In a randomized trial, researchers found that when cognitive therapy was applied to a child's care when they suffer from migraines, the frequency of the attacks seemed to be lessened. In the recent study, scientists used amitryptiline medication along with the cognitive therapy. The children ranged from ages 10 to 17 years of age and seemed to deal with less than 4.7 headaches a month when the two therapies were combined.
According to the Cincinnati Children's Hospital Medical Center, at least two thirds of the kids had 50% less headaches per month compared to 36% of children who only attended an educational class. The Journal of American Medical Association reported that the new study indicates how effective cognitive behavioral therapy seems to help with migraine treatments in children and adolescents.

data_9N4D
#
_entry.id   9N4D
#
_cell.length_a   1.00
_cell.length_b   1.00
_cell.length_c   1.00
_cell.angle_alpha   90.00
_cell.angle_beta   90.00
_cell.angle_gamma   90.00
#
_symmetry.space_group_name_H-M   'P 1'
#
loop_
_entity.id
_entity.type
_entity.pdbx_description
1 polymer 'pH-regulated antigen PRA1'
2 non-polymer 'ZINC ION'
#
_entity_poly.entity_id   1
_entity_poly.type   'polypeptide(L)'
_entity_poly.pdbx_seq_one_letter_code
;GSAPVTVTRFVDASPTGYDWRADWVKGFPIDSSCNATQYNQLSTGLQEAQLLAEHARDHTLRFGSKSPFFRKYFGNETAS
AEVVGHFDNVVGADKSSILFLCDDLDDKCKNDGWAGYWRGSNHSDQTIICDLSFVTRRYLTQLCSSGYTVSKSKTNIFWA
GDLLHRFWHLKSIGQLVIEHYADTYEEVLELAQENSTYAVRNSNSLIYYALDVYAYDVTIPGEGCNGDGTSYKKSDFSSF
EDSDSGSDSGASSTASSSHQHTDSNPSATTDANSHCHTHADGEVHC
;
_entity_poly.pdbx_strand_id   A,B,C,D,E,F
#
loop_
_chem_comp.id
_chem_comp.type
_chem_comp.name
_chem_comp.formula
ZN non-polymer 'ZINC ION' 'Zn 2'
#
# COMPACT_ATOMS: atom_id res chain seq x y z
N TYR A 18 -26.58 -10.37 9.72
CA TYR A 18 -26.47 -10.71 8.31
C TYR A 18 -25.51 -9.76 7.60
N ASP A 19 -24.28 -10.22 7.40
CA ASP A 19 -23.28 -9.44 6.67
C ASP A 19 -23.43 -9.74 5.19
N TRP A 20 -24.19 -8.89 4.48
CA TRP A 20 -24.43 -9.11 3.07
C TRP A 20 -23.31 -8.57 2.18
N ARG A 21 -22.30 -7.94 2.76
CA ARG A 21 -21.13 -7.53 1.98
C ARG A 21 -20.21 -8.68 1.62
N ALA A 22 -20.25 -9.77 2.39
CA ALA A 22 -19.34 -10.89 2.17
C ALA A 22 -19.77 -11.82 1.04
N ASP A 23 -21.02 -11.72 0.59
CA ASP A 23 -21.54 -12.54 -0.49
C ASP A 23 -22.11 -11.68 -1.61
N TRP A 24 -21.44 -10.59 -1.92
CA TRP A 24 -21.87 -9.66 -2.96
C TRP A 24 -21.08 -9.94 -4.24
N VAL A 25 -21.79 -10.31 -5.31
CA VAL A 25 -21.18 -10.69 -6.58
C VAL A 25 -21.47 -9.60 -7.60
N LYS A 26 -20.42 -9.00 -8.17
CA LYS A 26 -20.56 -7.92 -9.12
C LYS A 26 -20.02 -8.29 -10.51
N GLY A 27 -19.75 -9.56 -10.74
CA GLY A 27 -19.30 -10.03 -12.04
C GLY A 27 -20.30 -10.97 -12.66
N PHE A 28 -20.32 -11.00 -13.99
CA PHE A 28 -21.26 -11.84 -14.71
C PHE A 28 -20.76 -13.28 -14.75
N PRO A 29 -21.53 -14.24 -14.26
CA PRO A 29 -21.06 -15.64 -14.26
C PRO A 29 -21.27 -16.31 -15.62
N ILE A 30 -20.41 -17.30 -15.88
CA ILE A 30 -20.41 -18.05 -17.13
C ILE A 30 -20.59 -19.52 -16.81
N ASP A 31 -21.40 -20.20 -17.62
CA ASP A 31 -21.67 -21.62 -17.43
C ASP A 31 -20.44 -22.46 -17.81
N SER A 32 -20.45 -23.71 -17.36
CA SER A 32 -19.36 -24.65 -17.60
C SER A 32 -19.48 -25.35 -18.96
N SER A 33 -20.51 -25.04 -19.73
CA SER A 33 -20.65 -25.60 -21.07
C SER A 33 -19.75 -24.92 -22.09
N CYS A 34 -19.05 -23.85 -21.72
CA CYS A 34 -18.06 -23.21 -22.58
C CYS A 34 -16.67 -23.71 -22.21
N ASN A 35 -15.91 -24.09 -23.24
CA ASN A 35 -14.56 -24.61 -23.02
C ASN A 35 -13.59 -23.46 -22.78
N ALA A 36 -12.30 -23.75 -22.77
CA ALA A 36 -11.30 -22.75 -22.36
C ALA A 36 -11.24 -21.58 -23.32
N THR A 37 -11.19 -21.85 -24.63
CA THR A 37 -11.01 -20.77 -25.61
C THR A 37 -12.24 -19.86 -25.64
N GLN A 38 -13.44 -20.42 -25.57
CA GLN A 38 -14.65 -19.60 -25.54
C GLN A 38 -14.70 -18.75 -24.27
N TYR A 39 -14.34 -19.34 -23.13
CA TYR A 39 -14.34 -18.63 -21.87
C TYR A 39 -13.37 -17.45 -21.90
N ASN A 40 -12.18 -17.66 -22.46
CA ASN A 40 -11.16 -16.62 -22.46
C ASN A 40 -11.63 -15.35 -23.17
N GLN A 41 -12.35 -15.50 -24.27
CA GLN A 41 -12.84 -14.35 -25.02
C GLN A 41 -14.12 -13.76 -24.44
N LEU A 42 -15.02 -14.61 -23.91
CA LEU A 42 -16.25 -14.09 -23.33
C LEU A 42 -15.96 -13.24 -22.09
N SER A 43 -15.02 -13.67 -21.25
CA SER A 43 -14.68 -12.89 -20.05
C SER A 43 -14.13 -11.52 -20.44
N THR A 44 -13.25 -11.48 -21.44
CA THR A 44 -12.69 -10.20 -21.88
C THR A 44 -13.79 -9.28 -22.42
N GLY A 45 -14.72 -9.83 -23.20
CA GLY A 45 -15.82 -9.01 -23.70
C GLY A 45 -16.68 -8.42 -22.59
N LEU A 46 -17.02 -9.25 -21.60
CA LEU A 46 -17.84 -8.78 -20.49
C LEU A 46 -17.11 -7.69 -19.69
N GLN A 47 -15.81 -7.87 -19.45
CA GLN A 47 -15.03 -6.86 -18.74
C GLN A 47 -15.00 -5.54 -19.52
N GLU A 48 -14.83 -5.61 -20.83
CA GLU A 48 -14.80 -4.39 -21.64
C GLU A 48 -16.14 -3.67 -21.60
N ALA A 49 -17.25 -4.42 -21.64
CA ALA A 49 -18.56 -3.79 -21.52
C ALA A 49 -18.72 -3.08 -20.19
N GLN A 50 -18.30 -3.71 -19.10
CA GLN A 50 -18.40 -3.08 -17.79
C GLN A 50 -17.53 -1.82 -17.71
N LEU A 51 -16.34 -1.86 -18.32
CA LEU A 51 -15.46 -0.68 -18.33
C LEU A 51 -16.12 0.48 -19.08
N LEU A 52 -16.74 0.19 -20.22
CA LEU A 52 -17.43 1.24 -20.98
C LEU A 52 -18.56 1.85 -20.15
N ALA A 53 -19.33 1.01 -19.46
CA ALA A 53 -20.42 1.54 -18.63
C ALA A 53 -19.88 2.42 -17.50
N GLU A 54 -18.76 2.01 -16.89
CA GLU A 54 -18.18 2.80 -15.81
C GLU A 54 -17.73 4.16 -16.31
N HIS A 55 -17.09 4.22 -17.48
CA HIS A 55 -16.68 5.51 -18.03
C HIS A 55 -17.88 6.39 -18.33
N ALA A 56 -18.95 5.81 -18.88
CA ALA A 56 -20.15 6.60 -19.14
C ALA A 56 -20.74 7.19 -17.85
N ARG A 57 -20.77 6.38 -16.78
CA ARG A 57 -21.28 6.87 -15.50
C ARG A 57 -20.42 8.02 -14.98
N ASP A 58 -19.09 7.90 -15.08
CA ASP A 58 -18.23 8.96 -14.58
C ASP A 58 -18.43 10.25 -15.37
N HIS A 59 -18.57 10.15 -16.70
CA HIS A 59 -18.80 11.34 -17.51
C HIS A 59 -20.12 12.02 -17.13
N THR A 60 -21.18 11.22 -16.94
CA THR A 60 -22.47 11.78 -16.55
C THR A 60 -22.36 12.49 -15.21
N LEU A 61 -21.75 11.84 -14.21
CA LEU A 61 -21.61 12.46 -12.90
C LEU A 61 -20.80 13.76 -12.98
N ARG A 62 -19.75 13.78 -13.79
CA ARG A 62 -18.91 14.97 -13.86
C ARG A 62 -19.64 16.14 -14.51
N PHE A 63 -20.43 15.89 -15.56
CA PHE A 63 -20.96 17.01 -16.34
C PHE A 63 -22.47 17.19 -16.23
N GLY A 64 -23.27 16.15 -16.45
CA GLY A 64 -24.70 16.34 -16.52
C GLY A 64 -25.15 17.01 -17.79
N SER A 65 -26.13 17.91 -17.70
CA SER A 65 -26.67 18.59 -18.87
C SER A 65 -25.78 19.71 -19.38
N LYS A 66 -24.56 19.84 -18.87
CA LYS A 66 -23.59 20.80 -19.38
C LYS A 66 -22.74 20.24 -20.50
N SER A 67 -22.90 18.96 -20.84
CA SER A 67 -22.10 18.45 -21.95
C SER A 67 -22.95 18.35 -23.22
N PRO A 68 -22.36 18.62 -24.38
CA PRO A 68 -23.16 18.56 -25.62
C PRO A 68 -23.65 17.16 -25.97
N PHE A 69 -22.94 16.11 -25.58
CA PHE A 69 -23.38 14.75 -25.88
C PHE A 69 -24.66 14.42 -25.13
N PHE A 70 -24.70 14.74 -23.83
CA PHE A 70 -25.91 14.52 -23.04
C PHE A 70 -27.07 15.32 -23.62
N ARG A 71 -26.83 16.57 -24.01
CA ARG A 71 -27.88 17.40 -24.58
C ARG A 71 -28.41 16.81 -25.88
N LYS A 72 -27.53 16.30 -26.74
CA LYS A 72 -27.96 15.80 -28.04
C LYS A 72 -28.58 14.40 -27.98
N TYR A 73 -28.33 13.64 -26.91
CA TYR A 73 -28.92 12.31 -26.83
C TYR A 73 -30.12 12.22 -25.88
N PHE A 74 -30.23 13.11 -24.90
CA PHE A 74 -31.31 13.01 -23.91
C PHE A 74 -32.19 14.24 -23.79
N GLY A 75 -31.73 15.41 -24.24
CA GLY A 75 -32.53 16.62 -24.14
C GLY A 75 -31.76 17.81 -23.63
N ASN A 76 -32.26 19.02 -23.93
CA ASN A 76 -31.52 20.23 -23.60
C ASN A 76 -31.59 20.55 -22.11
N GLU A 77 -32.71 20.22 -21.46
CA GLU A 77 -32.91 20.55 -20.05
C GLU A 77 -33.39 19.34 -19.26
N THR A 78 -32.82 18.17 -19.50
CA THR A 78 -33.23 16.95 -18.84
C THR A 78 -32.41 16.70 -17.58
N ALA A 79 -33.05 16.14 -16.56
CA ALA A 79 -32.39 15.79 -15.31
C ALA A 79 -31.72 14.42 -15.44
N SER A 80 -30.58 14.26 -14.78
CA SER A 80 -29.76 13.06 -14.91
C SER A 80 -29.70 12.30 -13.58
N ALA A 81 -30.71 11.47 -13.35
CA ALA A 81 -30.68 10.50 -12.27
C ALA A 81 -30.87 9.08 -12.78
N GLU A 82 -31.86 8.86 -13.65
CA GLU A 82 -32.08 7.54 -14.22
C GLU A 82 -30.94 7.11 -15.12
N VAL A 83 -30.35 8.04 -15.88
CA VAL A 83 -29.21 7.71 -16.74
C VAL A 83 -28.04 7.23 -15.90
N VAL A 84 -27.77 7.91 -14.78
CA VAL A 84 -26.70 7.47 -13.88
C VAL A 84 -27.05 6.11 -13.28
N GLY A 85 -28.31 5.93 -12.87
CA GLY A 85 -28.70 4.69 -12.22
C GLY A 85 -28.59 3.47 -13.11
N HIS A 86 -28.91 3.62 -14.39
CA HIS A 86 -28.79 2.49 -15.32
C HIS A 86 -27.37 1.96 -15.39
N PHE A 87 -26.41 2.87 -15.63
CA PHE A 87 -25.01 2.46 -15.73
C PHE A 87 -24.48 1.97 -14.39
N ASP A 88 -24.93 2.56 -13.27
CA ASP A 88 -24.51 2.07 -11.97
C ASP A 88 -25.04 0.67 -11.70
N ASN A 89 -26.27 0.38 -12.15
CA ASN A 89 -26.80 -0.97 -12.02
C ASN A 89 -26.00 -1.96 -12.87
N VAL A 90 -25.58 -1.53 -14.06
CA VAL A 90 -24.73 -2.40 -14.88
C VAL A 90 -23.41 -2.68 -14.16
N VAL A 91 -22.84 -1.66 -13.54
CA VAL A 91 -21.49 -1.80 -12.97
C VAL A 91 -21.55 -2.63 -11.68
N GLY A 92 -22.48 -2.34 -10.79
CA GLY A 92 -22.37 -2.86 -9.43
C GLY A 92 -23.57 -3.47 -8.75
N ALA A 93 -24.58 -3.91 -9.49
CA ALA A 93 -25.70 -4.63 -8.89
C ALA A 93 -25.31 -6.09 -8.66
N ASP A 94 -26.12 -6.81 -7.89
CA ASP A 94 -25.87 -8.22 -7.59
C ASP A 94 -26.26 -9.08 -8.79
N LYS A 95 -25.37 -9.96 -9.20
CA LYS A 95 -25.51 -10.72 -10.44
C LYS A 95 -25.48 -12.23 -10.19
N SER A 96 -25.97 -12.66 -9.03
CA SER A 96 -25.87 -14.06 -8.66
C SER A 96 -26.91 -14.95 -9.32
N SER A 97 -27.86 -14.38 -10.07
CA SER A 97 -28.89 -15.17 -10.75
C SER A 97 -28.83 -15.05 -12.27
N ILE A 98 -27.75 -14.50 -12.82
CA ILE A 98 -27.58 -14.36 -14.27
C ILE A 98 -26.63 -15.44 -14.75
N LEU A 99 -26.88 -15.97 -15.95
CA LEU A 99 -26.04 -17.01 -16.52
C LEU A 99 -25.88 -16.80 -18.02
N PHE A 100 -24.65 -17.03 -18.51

Sadly, it seems that many primary care physicians lack the training and/or time that it takes to explain the effectiveness of cognitive behavioral therapy for migraine treatment in children. Other barrier issues, such as reimbursement problems may keep such proper treatment from being accessible to parents in the long run.
135 children were diagnosed with chronic migraine according to strict criteria in the one year trial.This included 15 self reported headache days a month, along with a diagnostic disability scale called Pediatric Migraine Disability Assessment Score (PedMIDAS) of at least 20 when completed. 361 children qualified for the trail, but 226 refused due to various reasons.
By using electromyographic biofeedback and thermal readings, the children were taught how to use cognitive behavioral techniques in order relax and cope with their pain. This new study was very extensive, and seems to be a great way to help kids with migraines while using relaxation techniques.
By Tina Elliott